Friday, July 9, 2010

Report Gauges Impact Of Health Reform On Small Group Plans

The impact of the Patient Protection and Affordable Care Act on small group and individually purchased health insurance will depend upon many important factors, according to a recent paper issued by the Urban Institute.

According to the paper’s author, Linda J. Blumberg, some of the factors are the characteristics of the health insurance markets prior to reform, whether plans are grandfathered or are newly created under reform, the health status and claims experience of the covered group or individual, individual coverage decisions, policy decisions that will be made at the state level, and success of cost containment efforts.

Changes to Be Implemented in 2010

While the most significant changes to private health insurance markets under the Affordable Care Act will not occur until January 1, 2014, there are a number of provisions that take effect in 2010. These changes affect both group and non-group plans and include prohibitions on lifetime benefit limits and unreasonable annual limits, extension of dependent coverage to adult children up to age 26, prohibitions on rescissions, elimination of pre-existing condition exclusions for children, and elimination of waiting periods of more than 90 days.

The impact of these provisions on the premiums of current policy holders is a function of the type of coverage currently held, according to Ms. Blumberg.

Those policies that did not include lifetime or annual limits prior to reform should see no premium impact of these provisions. For plans with lifetime maximums of $2 million or higher, removing the limits entirely will tend to increase premiums by less than 1% (with the small group impact being smaller than non-group). And according to America’s Health Insurance Plans, the vast majority of individual market plans have limits of $5 million and above, making it highly unlikely that this change will cause a noticeable impact on non-group premiums. Because small group plans tend to be more comprehensive than non-group plans, a measurable impact in that sector of the market is even less likely, according to Ms. Blumberg.

Federal agencies estimate that the provisions related to annual and lifetime limits will increase group premiums by about 1/2 of 1 percent and will increase non-group premiums by less than 1%. While premiums could increase modestly in such a way, out-of-pocket costs for those using care will fall as a result, potentially leading to very significant savings for those with serious health care needs, according to Ms. Blumberg.

The prohibitions against pre-existing condition exclusion periods for children, including denials of coverage due to such conditions, should have little to no impact in the small group market, which already is required to guarantee issue policies. The federal agencies estimate the effect to be negligible in the group market. Again, the provision will decrease out-of-pocket costs for those who would have had care excluded from reimbursement without the reform.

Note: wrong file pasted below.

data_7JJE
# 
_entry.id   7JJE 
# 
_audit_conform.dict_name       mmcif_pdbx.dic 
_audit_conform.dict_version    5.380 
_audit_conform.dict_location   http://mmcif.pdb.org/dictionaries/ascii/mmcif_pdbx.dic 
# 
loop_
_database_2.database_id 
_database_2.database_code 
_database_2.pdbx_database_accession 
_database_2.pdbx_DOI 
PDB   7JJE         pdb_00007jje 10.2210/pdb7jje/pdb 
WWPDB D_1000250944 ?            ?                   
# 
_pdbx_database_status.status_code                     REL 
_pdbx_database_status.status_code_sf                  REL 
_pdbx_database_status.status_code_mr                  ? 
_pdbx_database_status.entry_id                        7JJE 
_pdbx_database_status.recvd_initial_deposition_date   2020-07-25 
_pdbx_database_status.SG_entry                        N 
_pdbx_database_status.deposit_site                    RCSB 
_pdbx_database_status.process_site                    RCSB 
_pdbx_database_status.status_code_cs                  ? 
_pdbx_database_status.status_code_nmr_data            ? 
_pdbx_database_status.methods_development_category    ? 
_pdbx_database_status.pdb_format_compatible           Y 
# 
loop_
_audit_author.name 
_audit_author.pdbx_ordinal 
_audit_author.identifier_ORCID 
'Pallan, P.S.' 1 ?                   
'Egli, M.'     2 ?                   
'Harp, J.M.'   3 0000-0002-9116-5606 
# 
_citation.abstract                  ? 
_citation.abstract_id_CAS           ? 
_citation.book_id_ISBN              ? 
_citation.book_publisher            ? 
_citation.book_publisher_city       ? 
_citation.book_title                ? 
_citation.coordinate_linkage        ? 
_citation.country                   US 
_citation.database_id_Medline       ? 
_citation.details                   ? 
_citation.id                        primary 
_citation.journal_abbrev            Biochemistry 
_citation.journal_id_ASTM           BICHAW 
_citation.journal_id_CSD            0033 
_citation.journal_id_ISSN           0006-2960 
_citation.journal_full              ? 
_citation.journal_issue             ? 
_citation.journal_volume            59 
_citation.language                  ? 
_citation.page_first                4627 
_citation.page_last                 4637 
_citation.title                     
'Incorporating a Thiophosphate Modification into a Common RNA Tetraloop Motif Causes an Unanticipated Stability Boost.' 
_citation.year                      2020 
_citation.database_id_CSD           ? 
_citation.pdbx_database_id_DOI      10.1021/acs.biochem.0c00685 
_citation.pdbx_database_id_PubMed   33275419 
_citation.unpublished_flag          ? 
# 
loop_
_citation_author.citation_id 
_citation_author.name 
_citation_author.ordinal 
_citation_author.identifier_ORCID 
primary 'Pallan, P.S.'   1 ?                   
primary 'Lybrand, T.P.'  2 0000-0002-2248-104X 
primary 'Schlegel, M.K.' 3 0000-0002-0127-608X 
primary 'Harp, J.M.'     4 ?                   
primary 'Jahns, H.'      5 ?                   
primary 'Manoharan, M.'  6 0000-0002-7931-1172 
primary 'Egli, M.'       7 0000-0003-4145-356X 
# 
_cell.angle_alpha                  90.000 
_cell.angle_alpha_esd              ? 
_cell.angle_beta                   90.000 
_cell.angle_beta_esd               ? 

Ms. Blumberg notes in the paper that if the insurer charges a significantly higher premium for the family newly enrolling in coverage with a sick child, then the premium impact will fall on those families specifically and will not affect the premiums of others. This is the most likely scenario, as it is typical of rating practices in most non-group markets today. Federal  agencies estimate the average effect of the prohibition on pre-existing condition exclusions for children will be 1% or less in the non-group market.

As a percentage of policies sold, the number of rescissions is actually very small. Consequently, the prohibition under the Affordable Care Act should not have a significant effect on premiums in either market, according to Ms. Blumberg. Some insurers are concerned that the language of the law will increase the number of applicants misrepresenting their health status, which, if true, could have larger effects. The federal agencies estimate the rescission provisions will increase premiums by no more than a few tenths of 1 percent, while acknowledging that this is the roughest of the estimates provided.

Estimates of the group premium effect of extending coverage for young adults on parents’ policies are provided in May 13 interim final rules. The effect of this provision can be expected to be small in the group market as well, with estimates ranging from .5 to 1.2% of premiums, depending upon the participation assumptions made, according to Ms. Blumberg. With regard to non-group coverage, similar issues arise as detailed for the pre-existing condition exclusion period for children. Carriers are expected to charge the specific families enrolling high-cost young adults in non-group plans significantly higher premiums than similar families with healthier adult children, then there will be little to no impact on the general population of insureds.

The full report, How Will the PPACA Impact Individual and Small Group Premiums in the Short and Long Term?, is available at


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